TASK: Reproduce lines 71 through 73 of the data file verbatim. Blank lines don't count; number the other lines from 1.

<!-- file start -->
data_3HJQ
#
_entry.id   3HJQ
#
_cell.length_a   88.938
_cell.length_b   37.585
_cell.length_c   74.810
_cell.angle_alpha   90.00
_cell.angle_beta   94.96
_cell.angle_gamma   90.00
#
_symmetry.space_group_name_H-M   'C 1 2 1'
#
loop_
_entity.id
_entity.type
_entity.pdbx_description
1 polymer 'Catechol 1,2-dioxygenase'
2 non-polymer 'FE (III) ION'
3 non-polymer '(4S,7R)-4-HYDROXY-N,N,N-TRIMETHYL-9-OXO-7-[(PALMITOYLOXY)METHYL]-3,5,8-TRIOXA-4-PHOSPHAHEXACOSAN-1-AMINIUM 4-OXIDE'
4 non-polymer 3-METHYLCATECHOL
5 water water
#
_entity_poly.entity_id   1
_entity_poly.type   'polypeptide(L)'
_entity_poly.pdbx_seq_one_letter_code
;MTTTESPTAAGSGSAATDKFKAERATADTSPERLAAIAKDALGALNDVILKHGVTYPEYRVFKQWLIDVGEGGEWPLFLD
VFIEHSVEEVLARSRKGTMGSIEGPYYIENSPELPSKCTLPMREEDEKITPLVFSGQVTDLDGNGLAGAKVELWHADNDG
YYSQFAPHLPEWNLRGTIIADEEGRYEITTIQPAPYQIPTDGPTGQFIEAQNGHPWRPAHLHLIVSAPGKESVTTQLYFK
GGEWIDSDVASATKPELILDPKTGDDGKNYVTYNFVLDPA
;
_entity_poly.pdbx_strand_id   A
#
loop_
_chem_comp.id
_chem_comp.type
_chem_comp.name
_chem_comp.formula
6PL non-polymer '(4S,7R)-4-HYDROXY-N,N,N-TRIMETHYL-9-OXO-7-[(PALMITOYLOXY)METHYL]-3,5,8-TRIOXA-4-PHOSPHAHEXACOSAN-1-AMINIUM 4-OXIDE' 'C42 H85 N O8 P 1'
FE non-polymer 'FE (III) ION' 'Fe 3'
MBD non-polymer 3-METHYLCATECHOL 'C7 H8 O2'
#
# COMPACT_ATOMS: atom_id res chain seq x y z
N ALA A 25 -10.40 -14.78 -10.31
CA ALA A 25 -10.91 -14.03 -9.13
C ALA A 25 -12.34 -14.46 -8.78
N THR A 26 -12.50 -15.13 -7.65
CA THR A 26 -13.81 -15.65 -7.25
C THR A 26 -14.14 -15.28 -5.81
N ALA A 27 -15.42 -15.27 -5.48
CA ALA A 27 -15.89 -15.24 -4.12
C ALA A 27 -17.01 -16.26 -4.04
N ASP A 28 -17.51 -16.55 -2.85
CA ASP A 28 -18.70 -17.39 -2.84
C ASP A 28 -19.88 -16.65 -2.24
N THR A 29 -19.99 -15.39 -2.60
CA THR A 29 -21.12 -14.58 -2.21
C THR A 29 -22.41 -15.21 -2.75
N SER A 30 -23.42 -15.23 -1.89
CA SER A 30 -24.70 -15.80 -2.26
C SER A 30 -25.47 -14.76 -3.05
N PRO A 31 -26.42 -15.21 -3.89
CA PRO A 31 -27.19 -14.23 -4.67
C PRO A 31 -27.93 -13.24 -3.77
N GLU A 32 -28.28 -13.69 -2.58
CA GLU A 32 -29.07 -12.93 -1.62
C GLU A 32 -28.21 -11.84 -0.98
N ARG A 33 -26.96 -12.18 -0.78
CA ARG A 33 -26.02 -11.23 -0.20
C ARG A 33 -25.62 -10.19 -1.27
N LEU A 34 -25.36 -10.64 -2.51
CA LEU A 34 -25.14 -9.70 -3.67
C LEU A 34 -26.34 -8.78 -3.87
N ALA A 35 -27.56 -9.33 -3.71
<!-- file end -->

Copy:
N LEU A 34 -25.36 -10.64 -2.51
CA LEU A 34 -25.14 -9.70 -3.67
C LEU A 34 -26.34 -8.78 -3.87